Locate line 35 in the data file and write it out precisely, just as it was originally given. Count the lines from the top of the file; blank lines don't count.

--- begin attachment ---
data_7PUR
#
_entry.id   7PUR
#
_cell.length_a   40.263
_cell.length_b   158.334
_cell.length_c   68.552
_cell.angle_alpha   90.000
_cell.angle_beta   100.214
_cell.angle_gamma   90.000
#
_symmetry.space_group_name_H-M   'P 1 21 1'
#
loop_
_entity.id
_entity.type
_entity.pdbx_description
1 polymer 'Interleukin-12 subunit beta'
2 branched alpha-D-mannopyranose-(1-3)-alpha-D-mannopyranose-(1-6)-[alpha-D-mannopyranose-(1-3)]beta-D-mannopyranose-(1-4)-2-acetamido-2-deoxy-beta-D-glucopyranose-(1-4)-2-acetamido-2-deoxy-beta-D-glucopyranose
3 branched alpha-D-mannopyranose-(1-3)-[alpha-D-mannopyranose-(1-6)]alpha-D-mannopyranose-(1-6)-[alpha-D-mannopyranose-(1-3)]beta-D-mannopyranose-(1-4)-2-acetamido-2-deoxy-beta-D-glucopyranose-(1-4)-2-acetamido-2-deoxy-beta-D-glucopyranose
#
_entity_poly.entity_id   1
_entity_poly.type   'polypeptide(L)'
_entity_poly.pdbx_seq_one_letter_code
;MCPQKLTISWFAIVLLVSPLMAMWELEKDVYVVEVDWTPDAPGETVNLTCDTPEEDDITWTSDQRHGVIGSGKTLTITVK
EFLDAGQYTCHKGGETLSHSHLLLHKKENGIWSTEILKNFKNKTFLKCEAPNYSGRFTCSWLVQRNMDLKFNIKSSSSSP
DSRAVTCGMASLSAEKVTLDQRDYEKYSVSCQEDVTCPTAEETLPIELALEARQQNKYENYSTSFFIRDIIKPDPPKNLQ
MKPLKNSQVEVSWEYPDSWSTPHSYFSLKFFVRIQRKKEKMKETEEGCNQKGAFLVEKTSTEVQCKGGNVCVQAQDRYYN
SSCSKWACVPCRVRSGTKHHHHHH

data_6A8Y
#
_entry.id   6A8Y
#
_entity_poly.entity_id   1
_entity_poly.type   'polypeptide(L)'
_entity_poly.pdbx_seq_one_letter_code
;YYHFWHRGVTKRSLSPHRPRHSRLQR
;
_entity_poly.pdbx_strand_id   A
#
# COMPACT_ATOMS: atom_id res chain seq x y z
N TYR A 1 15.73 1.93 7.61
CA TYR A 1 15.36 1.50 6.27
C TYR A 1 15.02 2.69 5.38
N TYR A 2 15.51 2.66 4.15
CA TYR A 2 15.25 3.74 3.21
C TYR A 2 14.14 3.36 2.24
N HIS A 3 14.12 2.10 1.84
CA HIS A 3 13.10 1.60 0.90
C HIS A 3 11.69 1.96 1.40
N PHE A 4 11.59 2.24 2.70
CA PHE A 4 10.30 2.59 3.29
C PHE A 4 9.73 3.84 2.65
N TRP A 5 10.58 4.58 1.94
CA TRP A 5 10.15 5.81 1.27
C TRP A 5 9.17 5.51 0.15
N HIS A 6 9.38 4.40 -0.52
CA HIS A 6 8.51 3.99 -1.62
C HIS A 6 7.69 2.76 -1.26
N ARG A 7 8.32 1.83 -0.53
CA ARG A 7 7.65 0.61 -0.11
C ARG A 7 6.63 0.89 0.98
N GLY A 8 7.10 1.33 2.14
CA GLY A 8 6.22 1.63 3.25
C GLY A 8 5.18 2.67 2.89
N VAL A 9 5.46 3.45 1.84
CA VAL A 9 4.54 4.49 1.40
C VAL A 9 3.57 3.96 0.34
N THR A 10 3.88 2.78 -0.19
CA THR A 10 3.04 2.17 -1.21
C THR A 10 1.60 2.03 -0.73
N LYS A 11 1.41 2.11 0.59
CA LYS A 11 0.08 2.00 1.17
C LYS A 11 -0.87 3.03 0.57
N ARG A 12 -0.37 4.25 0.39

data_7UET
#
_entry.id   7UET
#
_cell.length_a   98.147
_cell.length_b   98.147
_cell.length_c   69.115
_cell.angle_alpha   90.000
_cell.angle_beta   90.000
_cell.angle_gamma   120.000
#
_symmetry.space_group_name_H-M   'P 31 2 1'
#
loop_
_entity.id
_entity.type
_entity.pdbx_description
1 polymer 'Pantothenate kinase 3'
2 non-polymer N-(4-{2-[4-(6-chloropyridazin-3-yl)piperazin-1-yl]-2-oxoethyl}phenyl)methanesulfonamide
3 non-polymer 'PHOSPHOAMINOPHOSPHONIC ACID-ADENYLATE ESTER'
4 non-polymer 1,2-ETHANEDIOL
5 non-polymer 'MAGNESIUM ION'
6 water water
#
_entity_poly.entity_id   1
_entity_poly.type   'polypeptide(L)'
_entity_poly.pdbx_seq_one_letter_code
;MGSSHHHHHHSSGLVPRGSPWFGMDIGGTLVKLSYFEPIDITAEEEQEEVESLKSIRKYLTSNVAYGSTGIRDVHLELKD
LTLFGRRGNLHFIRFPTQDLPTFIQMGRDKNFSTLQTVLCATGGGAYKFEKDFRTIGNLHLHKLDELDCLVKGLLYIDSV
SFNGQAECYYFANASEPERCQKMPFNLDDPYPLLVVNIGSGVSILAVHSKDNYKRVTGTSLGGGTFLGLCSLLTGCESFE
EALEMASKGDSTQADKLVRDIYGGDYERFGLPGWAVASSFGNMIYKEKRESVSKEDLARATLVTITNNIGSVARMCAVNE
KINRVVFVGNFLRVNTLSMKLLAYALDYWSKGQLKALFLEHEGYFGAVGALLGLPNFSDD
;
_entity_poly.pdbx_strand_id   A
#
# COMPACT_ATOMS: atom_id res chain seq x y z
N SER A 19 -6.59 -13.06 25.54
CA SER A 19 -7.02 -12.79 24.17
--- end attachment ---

_entity_poly.type   'polypeptide(L)'